Only 55 of the data loss breaches have actually been reported
If you can’t stop data breaches, at least cover them up! This seems to be the data security code British authorities go by. Too bad for them there is something called Freedom of Information Act requests… A new report issued by privacy campaign group Big Brother Watch showed that councils across the UK experienced over a thousand data loss cases over a three year period – August 2008 to August 2011.
To get the information, the group sent 433 FOIs to local authorities and councils across the Great Britain and showed s shocking discrepancy between the reported 50 something incidents and the harsh reality. Not only did BBW uncover the data mishandling cases, they also requested information on what happened to the employees of said councils – if they had been disciplined, fired or prosecuted over the data breaches -, and inquired about the council’s response to each incident. Read more
Almost two weeks ago, we revealed the major changes that had happened this year in the major data breaches top of all times. 2011 was leading in what the number of high profile of breaches is concerned. The top might change once more, ensuring an even stronger position for the current year as hackers hit Steam, a gaming giant that is home to 35 million user accounts.
What we know so far is that the Steam customer data base has been indeed accessed by hackers.
“We learned that intruders obtained access to a Steam database in addition to the forums,” said Gabe Newell, co-founder and managing director of Steam parent company Valve. “This database contained information including user names, hashed and salted passwords, game purchases, email addresses, billing addresses and encrypted credit card information.”
The ICO conducted an investigation on a case of hardware loss in May at the Rochdale Metropolitan Borough Council. The incident consisted in the loss of an unencrypted memory stick by a Council’s finance department employee, stick which contained names, addresses and payment details for 18.000 residents. The missing hardware was not found to the date.
The investigation concluded that the Rochdale Council has breached the Data Protection Act by not providing employees with encrypted memory sticks (although it was a known fact that these devices would be used to transfer private information) and by not training their employees to properly use portable devices for work purposes.
Sally Anne Poole, ICO’s head of enforcement qualifies this mishap as ‘unacceptable’ and says ‘This incident could have been easily avoided if adequate security measures had been in place.’ in a quote by eWeek.
The measures taken by the ICO in this case consist of signing an undertaking of actions to take to implement data protection policies by 31st March 2012.
Let’s hope that more than one private data handling organization learns from this incident and encrypts their portable devices using proper solutions.
A whole lot was written on loss/theft of hardware (laptops, USB sticks, external hard drives, etc.) and we had thought that organizations would learn their lesson and encrypt sensitive data on such supports. Apparently, things aren’t quite like that and two recent incidents come to prove it.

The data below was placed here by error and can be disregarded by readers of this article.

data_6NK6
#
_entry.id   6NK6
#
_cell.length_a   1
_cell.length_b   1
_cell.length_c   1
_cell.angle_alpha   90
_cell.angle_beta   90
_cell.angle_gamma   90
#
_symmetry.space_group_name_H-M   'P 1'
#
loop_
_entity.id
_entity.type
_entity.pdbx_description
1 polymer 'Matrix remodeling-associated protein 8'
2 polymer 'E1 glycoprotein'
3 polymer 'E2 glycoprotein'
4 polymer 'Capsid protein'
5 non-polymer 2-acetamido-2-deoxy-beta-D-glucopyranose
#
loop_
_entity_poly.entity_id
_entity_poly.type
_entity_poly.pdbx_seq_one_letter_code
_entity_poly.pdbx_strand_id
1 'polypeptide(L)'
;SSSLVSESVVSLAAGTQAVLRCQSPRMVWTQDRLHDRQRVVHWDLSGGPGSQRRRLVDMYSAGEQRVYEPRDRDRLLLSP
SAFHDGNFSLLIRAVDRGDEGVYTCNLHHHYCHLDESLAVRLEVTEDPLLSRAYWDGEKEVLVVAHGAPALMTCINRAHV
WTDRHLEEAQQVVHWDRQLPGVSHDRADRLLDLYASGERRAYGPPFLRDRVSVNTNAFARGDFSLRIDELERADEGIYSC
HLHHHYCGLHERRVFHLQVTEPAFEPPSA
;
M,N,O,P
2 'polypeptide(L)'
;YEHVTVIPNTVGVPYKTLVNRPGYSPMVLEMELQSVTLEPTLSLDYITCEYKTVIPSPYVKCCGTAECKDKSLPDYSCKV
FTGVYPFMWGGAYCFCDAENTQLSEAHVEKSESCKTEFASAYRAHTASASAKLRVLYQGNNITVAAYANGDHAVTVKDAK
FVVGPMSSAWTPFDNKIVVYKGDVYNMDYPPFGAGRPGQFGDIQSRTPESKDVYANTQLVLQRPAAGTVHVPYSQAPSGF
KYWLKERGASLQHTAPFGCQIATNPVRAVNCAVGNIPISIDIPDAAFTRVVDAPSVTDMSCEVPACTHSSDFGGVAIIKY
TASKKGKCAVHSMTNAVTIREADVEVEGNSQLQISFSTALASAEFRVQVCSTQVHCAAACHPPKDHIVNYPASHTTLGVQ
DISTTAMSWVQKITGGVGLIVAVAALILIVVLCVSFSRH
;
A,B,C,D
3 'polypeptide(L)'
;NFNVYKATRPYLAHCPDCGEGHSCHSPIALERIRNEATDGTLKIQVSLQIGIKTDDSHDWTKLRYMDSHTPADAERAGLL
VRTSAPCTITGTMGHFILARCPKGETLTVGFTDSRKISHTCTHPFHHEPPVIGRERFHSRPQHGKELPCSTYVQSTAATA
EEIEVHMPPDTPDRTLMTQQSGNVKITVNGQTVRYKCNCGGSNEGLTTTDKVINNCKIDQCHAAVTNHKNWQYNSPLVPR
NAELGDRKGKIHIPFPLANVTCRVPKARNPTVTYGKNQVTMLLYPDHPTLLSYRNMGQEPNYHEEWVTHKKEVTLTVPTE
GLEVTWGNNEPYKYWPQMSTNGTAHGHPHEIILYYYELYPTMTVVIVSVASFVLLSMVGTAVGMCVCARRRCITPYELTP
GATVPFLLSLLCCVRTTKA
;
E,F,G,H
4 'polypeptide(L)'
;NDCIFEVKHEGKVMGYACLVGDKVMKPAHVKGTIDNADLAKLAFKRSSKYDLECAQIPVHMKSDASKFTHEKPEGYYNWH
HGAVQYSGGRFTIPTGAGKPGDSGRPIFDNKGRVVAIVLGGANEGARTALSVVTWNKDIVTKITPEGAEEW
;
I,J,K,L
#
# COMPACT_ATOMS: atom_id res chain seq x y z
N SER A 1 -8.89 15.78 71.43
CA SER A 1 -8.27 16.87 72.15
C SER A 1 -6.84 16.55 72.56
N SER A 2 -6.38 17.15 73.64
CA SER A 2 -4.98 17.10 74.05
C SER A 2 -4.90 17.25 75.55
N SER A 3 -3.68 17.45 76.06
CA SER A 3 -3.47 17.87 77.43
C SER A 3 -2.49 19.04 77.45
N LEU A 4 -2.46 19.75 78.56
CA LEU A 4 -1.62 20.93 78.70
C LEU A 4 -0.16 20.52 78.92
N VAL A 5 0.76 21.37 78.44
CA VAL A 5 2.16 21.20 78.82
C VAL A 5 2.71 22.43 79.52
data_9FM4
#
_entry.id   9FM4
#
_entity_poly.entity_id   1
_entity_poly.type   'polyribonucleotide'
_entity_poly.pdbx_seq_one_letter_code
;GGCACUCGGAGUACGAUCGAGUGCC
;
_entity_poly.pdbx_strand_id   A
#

A resident student at Vancouver Coastal Health lost a laptop and a USB stick (there is a high probability that the hardware was stolen) at the Toronto Airport. The information stored on the drives was password protected but it wasn’t encrypted.
A Vancouver Coastal Health official calls the incident ‘unfortunate’ and says that ‘This is the way physicians and other health care workers need to do their job. They need to use these devices.’ He admits that many professionals use laptops and that the agency has some issues handling mobile technologies.
Another mishap took place in the United Kingdom and the theft of a laptop that stored personal information of 100 young people who participated in inclusion programs. This laptop was in the house of a contractor of the Newcastle Youth Offending Team organization. The ICO (Information Commissioner’s Office) has established a fine for this organization for not encrypting the data. According to Sally-Anne Poole ‘Encryption is a basic procedure and an inexpensive way to ensure that information is kept secure.’ She underlines the fact that organizations working with contractors must make sure that the latter ones align to their security policies.
Let’s hope that at least legal constraints will force private data handlers to implement solutions and politics to maintain their data safe and secure.
While data breaches are as common as any other daily occurrence in the business and individual worlds, the large security incidents don’t happen as often, especially if you think that one of the breaches in the top ten all time largest data exposures dates back to 1984. 2011 is not yet over and it already is the poster child of this top we all want to see unchanged.
2011 is the only year with three major data loss incidents in the top ten: Sony Corporation with 77 million records exposed, SK Communications, Nate, Cyworld with 35 million and again Sony Corporation through their Sony Online Entertainment division with close to 25 million records exposed. Luckily for us, although it featured large incidents, 2011 did not create as many victims as 2009 with its two incidents, Heartland Payment Systems, Tower Federal Credit Union, Beverly National Bank which share the number one position in the infamous top with 130 million records exposed and RockYou Inc. with another 32 million. Read more